A/C clutch field coil voltage was measured by back probing the connector on the coil it self - this particular coil does not use block/frame as the ground for the coil. Coil voltage was over 12v at all times even while the slipping condition was occurring. A/C clutch relay is clean (no corrosion). Ground on battery has been removed and cleaned. Fuses are intact and clean. I did bypass the engine wiring harness temporarily with larger diameter wire direct to the battery - but the clutch still slips.

Gap is currently 0.020" - this is a brand new Everco 68184 compressor that came preassembled with the clutch.

Belt tensioner and belt were changed 5000 miles ago. Slipping of the A/C clutch plates occurred before and after this repair.

These are certainly the first things to check but I've definitely ruled them out already.

I disassembled the old compressor and the wear on the cylinders looks normal for a compressor of this age. The reed valves all look ok as well as the head gaskets. Compressor does not have any visual signs of damage or ware.

I was considering the concept that maybe one or two (out of the 12 present) of the suction side reed valves might be leaking slightly this could cause reduced system flow which could result in higher than normal low side pressure and only slightly reduced high side pressure (which is sort of what I'm seeing).

I also thought it might be oil slugging so I removed some oil from the system which did not help, to rule out oil starvation I also added some oil which also did not help.
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Friday, August 26th, 2016 AT 3:03 PM
Tiny
HMAC300
  • EXPERT
Well the gap is out of spec which will burn up a clutch but maybe you have a broken desicant bag in accumulator or the orfice screen broken so you may have some gunk in there that isn't supposed to be the system may be flooding.
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Friday, August 26th, 2016 AT 3:15 PM
Tiny
FARMERSRIDE
  • MEMBER
I suspected a problem with the accumulator or orfice tube despite the absence of high head pressures so I replaced both the accumulator and orfice tube (made no difference).

Please consider the statement: Higher than normal suction (low side) pressure and normal to slightly low high side pressure. This is the only consistently abnormal thing I've been able to measure regarding this system and I've replaced everything except for a couple of connecting tubes and the evaporator. Still blows cold air most of the time but it slips when cycled off long enough for the pressures to equalize during high rpm and heavy load.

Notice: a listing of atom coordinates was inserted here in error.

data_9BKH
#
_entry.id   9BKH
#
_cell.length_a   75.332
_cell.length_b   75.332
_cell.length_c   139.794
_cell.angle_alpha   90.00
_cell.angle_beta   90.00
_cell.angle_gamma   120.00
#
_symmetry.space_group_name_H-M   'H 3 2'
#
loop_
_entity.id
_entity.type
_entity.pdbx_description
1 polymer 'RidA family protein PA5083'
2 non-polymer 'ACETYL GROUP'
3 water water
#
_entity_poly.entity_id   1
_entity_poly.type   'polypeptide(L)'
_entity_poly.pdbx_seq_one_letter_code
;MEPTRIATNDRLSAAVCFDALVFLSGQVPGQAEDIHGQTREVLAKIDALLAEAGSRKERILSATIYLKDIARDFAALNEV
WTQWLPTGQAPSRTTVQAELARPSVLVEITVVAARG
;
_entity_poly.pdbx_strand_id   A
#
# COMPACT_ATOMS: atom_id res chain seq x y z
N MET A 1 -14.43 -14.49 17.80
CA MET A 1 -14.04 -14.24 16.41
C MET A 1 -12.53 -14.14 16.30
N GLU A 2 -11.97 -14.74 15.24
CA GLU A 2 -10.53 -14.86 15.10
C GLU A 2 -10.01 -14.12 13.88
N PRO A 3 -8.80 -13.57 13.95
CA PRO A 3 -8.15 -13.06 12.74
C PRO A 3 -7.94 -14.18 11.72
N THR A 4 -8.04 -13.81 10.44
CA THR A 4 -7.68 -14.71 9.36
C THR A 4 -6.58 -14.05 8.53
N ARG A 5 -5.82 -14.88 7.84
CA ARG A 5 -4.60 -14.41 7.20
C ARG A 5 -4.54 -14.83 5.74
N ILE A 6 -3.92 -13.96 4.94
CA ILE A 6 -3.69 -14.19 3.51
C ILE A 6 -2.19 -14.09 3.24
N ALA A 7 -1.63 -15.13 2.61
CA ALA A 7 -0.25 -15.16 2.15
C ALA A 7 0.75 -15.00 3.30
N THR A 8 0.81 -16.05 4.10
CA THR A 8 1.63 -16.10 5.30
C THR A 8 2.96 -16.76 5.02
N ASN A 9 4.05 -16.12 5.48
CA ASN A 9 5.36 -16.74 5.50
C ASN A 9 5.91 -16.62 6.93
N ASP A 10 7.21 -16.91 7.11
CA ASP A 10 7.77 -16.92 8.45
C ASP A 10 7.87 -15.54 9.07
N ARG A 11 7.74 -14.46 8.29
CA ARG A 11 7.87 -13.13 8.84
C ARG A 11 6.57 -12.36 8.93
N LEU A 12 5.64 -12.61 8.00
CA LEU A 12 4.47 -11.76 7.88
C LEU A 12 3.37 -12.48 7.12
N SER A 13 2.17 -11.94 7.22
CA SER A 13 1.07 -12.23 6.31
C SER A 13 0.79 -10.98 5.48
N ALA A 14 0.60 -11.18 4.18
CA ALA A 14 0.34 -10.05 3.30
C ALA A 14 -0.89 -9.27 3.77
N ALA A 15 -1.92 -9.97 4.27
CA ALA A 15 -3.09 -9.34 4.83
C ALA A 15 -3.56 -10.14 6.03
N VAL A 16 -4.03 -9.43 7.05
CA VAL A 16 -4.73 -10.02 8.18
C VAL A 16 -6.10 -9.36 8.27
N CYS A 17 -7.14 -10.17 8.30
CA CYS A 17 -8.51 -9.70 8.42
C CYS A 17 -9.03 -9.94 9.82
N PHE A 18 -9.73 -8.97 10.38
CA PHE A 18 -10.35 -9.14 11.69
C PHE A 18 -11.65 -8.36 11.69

BTW - the air gap specified in the factory service manual for this car is 0.014" - 0.025" (for the 3.7L)
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Friday, August 26th, 2016 AT 4:10 PM
Tiny
HMAC300
  • EXPERT
Around 45 psi on low side isn't to bad for 90 -100 ambient temp what I gave you was what was in our manual for clutch. Have you tested pressure transducer by compressor? I've got the figures here to check also your high side is low for the ambient you have stated. See chart which leaves me to believe it's something like the orfice. See pics other than that i'll have to leave this open if you recontact me with same problem i'll pass it on.
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Friday, August 26th, 2016 AT 4:37 PM
Tiny
FARMERSRIDE
  • MEMBER
I will check the pressure sensors - haven't done that yet. I will also record some more accurate manifold pressures and get back to you here.
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Friday, August 26th, 2016 AT 5:14 PM
Tiny
HMAC300
  • EXPERT
I'm passing this on
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Saturday, August 27th, 2016 AT 5:37 AM
Tiny
KEN
  • ADMIN
Hello,

I have been working with ac system for over 30 years. On Jeep products they like to run a little low on 134a sometime for what every reason. Try letting a little out and see if you have the problem. It sound like the system is too full.

Please let me know how it goes

Best, Ken
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Wednesday, August 31st, 2016 AT 8:50 PM